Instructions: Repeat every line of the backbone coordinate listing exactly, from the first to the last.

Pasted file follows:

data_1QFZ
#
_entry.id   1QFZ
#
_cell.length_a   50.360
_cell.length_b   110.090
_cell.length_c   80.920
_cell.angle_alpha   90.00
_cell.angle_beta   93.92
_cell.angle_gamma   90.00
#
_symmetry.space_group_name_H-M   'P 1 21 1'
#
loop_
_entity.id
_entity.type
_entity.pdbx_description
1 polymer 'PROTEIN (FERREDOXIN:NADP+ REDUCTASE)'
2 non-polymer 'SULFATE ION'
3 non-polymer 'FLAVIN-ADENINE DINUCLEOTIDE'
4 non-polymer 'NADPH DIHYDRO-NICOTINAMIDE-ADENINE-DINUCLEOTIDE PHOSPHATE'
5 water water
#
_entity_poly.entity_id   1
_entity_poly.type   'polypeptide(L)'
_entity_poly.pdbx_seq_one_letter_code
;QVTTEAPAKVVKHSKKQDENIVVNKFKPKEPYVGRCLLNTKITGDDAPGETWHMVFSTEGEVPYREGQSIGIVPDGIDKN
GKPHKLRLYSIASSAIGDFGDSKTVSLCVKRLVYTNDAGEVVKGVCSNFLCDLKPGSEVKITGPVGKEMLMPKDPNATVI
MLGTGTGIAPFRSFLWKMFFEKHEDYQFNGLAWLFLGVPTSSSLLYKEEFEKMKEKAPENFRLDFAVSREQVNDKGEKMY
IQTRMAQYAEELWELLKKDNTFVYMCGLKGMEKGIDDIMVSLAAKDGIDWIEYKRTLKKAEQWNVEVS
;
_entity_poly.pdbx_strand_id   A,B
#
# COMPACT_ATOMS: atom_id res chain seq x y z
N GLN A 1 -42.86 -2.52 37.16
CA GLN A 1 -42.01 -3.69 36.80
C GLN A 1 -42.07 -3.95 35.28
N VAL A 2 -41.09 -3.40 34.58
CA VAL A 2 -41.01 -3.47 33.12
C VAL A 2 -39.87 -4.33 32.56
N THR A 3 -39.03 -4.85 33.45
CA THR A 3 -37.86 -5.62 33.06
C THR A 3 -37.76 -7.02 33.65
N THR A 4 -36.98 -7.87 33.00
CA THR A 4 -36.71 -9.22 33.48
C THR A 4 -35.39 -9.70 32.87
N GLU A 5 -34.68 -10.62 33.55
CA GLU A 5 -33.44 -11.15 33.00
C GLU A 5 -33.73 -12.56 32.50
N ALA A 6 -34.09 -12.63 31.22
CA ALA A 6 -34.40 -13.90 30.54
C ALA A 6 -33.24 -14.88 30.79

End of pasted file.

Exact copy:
data_1QFZ
#
_entry.id   1QFZ
#
_cell.length_a   50.360
_cell.length_b   110.090
_cell.length_c   80.920
_cell.angle_alpha   90.00
_cell.angle_beta   93.92
_cell.angle_gamma   90.00
#
_symmetry.space_group_name_H-M   'P 1 21 1'
#
loop_
_entity.id
_entity.type
_entity.pdbx_description
1 polymer 'PROTEIN (FERREDOXIN:NADP+ REDUCTASE)'
2 non-polymer 'SULFATE ION'
3 non-polymer 'FLAVIN-ADENINE DINUCLEOTIDE'
4 non-polymer 'NADPH DIHYDRO-NICOTINAMIDE-ADENINE-DINUCLEOTIDE PHOSPHATE'
5 water water
#
_entity_poly.entity_id   1
_entity_poly.type   'polypeptide(L)'
_entity_poly.pdbx_seq_one_letter_code
;QVTTEAPAKVVKHSKKQDENIVVNKFKPKEPYVGRCLLNTKITGDDAPGETWHMVFSTEGEVPYREGQSIGIVPDGIDKN
GKPHKLRLYSIASSAIGDFGDSKTVSLCVKRLVYTNDAGEVVKGVCSNFLCDLKPGSEVKITGPVGKEMLMPKDPNATVI
MLGTGTGIAPFRSFLWKMFFEKHEDYQFNGLAWLFLGVPTSSSLLYKEEFEKMKEKAPENFRLDFAVSREQVNDKGEKMY
IQTRMAQYAEELWELLKKDNTFVYMCGLKGMEKGIDDIMVSLAAKDGIDWIEYKRTLKKAEQWNVEVS
;
_entity_poly.pdbx_strand_id   A,B
#
# COMPACT_ATOMS: atom_id res chain seq x y z
N GLN A 1 -42.86 -2.52 37.16
CA GLN A 1 -42.01 -3.69 36.80
C GLN A 1 -42.07 -3.95 35.28
N VAL A 2 -41.09 -3.40 34.58
CA VAL A 2 -41.01 -3.47 33.12
C VAL A 2 -39.87 -4.33 32.56
N THR A 3 -39.03 -4.85 33.45
CA THR A 3 -37.86 -5.62 33.06
C THR A 3 -37.76 -7.02 33.65
N THR A 4 -36.98 -7.87 33.00
CA THR A 4 -36.71 -9.22 33.48
C THR A 4 -35.39 -9.70 32.87
N GLU A 5 -34.68 -10.62 33.55
CA GLU A 5 -33.44 -11.15 33.00
C GLU A 5 -33.73 -12.56 32.50
N ALA A 6 -34.09 -12.63 31.22
CA ALA A 6 -34.40 -13.90 30.54
C ALA A 6 -33.24 -14.88 30.79